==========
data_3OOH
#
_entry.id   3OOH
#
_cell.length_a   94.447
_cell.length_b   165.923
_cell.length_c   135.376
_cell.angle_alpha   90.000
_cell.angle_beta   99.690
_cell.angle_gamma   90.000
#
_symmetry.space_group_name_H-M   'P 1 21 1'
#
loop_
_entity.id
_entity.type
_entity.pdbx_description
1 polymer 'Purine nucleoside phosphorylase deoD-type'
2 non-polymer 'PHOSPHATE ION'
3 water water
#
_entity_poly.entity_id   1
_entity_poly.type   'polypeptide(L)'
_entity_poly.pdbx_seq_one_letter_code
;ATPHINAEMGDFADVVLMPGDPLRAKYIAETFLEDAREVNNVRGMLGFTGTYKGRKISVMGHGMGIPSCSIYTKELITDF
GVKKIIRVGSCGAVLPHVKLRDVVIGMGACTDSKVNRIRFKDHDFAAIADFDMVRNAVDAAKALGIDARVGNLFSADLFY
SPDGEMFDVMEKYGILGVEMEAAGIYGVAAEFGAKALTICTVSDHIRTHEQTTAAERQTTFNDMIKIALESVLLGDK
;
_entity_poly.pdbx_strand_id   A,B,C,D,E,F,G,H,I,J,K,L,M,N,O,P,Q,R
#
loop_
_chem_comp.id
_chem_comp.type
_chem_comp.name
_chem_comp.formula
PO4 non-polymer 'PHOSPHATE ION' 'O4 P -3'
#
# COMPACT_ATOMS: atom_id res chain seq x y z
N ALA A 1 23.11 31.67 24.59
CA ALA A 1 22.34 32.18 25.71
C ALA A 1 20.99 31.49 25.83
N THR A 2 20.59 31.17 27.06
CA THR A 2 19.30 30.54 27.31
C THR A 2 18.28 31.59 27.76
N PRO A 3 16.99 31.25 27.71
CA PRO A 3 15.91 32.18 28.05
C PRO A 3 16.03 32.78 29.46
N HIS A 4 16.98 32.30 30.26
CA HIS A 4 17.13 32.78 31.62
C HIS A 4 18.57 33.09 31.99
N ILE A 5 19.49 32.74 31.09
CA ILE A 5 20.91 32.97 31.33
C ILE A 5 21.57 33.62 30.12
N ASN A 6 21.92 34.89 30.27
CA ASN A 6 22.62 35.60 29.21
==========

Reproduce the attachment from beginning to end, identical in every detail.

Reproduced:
data_3OOH
#
_entry.id   3OOH
#
_cell.length_a   94.447
_cell.length_b   165.923
_cell.length_c   135.376
_cell.angle_alpha   90.000
_cell.angle_beta   99.690
_cell.angle_gamma   90.000
#
_symmetry.space_group_name_H-M   'P 1 21 1'
#
loop_
_entity.id
_entity.type
_entity.pdbx_description
1 polymer 'Purine nucleoside phosphorylase deoD-type'
2 non-polymer 'PHOSPHATE ION'
3 water water
#
_entity_poly.entity_id   1
_entity_poly.type   'polypeptide(L)'
_entity_poly.pdbx_seq_one_letter_code
;ATPHINAEMGDFADVVLMPGDPLRAKYIAETFLEDAREVNNVRGMLGFTGTYKGRKISVMGHGMGIPSCSIYTKELITDF
GVKKIIRVGSCGAVLPHVKLRDVVIGMGACTDSKVNRIRFKDHDFAAIADFDMVRNAVDAAKALGIDARVGNLFSADLFY
SPDGEMFDVMEKYGILGVEMEAAGIYGVAAEFGAKALTICTVSDHIRTHEQTTAAERQTTFNDMIKIALESVLLGDK
;
_entity_poly.pdbx_strand_id   A,B,C,D,E,F,G,H,I,J,K,L,M,N,O,P,Q,R
#
loop_
_chem_comp.id
_chem_comp.type
_chem_comp.name
_chem_comp.formula
PO4 non-polymer 'PHOSPHATE ION' 'O4 P -3'
#
# COMPACT_ATOMS: atom_id res chain seq x y z
N ALA A 1 23.11 31.67 24.59
CA ALA A 1 22.34 32.18 25.71
C ALA A 1 20.99 31.49 25.83
N THR A 2 20.59 31.17 27.06
CA THR A 2 19.30 30.54 27.31
C THR A 2 18.28 31.59 27.76
N PRO A 3 16.99 31.25 27.71
CA PRO A 3 15.91 32.18 28.05
C PRO A 3 16.03 32.78 29.46
N HIS A 4 16.98 32.30 30.26
CA HIS A 4 17.13 32.78 31.62
C HIS A 4 18.57 33.09 31.99
N ILE A 5 19.49 32.74 31.09
CA ILE A 5 20.91 32.97 31.33
C ILE A 5 21.57 33.62 30.12
N ASN A 6 21.92 34.89 30.27
CA ASN A 6 22.62 35.60 29.21